Phosphorus targets in patients with chronic kidney disease stage 3 to 4 should be below 4.3 mg/dL, researchers report.
Hyperphosphatemia is present in many who say following diets and binder schedules is easy.
Autonomy support could be an appropriate target for culturally informed strategies to optimize mineral bone health.
A mortality rate increase of 43 cases per 1000 patients was found for calcium-based phosphate binders.
Phosphorus levels are higher when blood specimens are collected after weekends.
Paricalcitol-based protocol includes limited use of calcium-based phosphate binders.
The control of phosphorus is underappreciated, for example.
Average 6-month serum phosphorus level was significantly lower in CKD patients who received niacin than those who did not (3.4 vs. 4.2 mg/dL).
Researchers observe an 81% increase in dialysis patients achieving recommended phosphorus levels after switching to sucroferric oxyhydroxide.
Small case series also confirmed that the diagnosis of calciphylaxis is rarely made in the nodular, non-ulcerative phase.
Study of peritoneal dialysis patients showed that they do not adjust binders to match the phosphate content of meals and snacks.
A low protein diet of vegetable proteins along with reduced intake of specific micronutrients should be recommended to stage 3-4 CKD patients, researchers say.
Expert suggests factors beyond poor adherence to a low phosphorus diet and binder therapy may contribute to hyperphosphatemia.
Study compared sucroferric oxyhydroxide and sevelamer carbonate.
The risk of dying following a hip fracture was 6.5 times higher for patients with severe CKD than for those with normal kidney function or mild CKD.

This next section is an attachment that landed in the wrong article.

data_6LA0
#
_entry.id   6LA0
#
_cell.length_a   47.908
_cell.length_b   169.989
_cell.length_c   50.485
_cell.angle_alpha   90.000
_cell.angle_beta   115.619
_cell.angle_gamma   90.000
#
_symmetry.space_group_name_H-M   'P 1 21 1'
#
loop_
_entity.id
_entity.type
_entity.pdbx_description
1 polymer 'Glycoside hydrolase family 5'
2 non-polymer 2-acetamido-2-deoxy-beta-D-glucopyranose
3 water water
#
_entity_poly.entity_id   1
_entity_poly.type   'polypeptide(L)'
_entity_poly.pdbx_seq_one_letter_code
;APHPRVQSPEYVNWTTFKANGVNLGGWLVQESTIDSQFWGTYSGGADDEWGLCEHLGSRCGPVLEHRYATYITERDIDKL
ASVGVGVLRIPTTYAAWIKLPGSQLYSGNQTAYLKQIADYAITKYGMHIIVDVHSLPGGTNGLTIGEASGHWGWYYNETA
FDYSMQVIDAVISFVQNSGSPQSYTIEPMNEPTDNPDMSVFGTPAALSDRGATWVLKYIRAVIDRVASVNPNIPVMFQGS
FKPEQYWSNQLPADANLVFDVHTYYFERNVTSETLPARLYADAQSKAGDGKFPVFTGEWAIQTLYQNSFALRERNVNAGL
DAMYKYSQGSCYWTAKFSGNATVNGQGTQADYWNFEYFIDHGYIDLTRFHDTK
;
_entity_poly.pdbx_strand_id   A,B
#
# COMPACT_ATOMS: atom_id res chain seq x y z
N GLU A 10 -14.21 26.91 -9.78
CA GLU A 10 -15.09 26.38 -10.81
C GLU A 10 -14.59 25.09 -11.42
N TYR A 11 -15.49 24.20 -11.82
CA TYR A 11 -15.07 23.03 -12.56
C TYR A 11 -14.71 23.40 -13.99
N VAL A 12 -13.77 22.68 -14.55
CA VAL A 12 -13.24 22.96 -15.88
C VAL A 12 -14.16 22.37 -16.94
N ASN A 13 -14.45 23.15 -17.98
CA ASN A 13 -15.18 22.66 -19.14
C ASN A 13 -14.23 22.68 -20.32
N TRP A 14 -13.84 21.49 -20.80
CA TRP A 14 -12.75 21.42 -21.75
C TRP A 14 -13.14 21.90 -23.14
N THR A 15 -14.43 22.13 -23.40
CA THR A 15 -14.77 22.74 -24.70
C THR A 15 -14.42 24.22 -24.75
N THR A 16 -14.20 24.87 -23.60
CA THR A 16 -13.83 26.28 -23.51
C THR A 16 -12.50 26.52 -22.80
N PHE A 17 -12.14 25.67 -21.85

Phosphate and vitamin D deficiency were linked with RLS severity.
Researchers observe a 2.2-fold increased risk in patients with serum phosphate levels of 6.0 mg/dL or higher.
Meta-analysis finds that each 1 mg/dL increase in serum phosphate increases the risk of death by 23%.
Researchers observe a significant mean decrease in binder pills from 8.4 to 3.8 pills per day.
Cumulative 2-year survival rate was 65.4%, 78.9%, 85.1%, and 80.6% among patients in the 1st, 2nd, 3rd, and 4th quartiles.
About 3 additional deaths per 100 persons occur when the drug is discontinued due to non-medical versus medical reasons during the first year.
Significant decreases in serum phosphate and erythropoietin dose in hemodialysis patients observed after 6 months of treatment.
Very low protein intake was not superior to traditional low protein diets, however.
Recipients of in-hospital nighttime dialysis experienced a 14.2 gram reduction in left ventricle thickening.
Even healthy adults show evidence of abnormal bone metabolism.
Researchers find link in the non-dialysis population.
Large South Korean study demonstrates the association in individuals with normal kidney function.
Large European study identifies ranges of phosphorus, calcium, and parathyroid hormone levels with the lowest death risk.
African-American patients, however, had significantly higher intact parathyroid hormone levels, possibly due to lower 25-hydroxyvitamin D levels.
Every 1 mg/dL increase in serum phosphorus level was linked with 36% greater odds of kidney failure among non-dialysis CKD patients.
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NEPHROLOGY & UROLOGY NEWS
- Acute Kidney Injury (AKI)
- Chronic Kidney Disease (CKD)
- Contrast Nephropathy
- Cardiovascular Disease (CVD)
- Diabetic Nephropathy
- End-stage Renal Disease (ESRD)
- Lupus Nephritis
- Peritoneal Dialysis
- Secondary Hyperparathyroidism (SHPT)